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Posted in 8086, c++, compiler, computer, computer hacks, computer science, instruction, intel, puzzle, readable | Leave a comment

Vintage Toys Live on Through 3D Printing

We all have fond memories of a toy from our younger days. Most of which are still easy enough to get your hands on thanks to eBay or modern reproductions, but what if your childhood fancies weren’t quite as mainstream? What if some of your fondest memories involved playing with 1960’s educational games which are now so rare that they command hundreds of dollars on the second-hand market?

That’s the situation [Mike Gardi] found himself in recently. Seeing that the educational games which helped put him on a long and rewarding career in software development are now nearly unobtainable, he …read more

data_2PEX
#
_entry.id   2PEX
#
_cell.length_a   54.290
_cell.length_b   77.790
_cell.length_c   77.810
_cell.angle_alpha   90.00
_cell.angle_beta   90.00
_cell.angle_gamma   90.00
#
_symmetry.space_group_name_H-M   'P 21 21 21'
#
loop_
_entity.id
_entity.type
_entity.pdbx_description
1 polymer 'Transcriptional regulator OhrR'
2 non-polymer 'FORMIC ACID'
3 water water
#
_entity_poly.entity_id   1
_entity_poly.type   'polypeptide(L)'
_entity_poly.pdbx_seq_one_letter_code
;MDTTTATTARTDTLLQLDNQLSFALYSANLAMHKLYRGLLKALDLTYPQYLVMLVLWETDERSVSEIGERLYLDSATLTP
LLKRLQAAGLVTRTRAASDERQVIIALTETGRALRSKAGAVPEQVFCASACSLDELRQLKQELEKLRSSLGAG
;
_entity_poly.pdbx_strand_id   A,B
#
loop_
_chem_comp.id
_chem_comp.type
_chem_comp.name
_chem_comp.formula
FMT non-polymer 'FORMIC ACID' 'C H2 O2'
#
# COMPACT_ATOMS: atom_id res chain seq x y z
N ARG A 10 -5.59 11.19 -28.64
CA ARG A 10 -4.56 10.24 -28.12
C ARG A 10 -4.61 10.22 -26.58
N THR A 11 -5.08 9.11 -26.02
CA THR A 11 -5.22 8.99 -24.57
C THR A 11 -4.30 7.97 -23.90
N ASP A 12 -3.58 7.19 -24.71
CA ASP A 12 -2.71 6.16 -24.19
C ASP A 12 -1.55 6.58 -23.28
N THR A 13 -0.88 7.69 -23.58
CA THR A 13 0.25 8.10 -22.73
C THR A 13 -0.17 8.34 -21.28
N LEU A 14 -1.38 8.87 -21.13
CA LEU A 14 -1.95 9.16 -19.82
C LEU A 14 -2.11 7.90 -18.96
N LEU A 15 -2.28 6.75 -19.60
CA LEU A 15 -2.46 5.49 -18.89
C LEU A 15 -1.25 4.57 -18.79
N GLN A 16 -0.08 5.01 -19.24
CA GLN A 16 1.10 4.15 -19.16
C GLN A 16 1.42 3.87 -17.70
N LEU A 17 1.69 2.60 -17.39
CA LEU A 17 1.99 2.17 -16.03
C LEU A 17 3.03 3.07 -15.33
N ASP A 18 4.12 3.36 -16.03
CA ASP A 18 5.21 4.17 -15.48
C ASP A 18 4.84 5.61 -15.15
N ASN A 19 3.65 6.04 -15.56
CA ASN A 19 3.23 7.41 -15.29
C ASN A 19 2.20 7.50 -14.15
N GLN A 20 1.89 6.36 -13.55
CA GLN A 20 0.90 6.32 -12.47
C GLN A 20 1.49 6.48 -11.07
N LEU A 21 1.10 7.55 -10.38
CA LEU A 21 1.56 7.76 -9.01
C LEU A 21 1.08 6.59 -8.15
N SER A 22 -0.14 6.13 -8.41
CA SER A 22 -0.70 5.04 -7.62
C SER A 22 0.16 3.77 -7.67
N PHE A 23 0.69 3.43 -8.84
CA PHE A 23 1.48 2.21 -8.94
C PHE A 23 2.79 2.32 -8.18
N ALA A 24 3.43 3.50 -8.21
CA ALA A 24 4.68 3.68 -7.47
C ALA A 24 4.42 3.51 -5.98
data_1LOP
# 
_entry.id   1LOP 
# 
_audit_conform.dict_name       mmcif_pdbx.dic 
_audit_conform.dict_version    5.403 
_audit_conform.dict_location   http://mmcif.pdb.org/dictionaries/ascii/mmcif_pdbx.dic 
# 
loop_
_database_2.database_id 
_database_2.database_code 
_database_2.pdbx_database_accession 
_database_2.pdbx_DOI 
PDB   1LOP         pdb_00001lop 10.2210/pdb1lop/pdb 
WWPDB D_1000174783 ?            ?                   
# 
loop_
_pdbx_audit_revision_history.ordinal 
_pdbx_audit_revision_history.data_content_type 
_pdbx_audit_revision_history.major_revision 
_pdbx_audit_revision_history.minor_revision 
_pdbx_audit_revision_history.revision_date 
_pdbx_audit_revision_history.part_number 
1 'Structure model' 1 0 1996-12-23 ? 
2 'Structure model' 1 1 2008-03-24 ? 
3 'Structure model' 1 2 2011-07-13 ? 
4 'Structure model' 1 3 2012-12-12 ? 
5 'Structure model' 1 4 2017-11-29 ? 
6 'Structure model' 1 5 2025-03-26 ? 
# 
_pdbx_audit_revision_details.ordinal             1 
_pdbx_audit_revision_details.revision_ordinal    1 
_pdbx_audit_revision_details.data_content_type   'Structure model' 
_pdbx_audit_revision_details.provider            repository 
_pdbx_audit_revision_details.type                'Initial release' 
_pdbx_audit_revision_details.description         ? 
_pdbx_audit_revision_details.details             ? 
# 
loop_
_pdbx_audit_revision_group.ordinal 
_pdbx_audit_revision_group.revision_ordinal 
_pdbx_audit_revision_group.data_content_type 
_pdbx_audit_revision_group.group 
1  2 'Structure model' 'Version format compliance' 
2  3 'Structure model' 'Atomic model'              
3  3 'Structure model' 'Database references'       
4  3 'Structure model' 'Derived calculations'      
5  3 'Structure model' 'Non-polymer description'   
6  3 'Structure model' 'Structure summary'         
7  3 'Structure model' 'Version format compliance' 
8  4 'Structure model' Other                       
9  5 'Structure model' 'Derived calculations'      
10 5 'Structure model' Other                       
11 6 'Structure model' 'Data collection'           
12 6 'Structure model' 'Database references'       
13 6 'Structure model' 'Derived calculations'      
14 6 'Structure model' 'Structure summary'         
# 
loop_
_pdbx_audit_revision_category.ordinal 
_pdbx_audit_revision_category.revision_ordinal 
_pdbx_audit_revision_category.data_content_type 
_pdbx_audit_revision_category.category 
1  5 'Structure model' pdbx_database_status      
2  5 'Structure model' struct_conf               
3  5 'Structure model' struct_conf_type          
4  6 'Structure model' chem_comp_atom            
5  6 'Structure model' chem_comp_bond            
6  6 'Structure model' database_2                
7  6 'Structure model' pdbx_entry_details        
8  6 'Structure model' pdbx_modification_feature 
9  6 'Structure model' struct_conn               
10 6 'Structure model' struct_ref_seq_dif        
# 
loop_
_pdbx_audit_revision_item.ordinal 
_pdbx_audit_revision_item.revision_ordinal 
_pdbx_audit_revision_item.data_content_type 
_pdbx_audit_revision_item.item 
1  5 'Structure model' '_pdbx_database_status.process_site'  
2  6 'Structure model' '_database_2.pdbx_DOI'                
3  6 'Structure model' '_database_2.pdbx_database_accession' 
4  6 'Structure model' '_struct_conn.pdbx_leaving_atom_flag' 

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Posted in classic hacks, computer, computer hacks, logic game, preservation, recreation, toy hacks, vintage | Leave a comment

Yet Another Restomod Of The Greatest Computer Ever

The best computer ever made is nearly thirty years old. The Macintosh SE/30 was the highest-spec original all-in-one Macs, and it had the power of a workstation. It had expansion slots, and you could hang a color monitor off the back. It ran Unix. As such, it’s become the prize of any vintage computer collector, and [Kris] recently completed a restomod on our beige king. It’s a restored Macintosh SE/30, because yes, we need to see more of these.

The restoration began with the case, which over the last thirty years had turned into an orange bromiated mess. This was …read more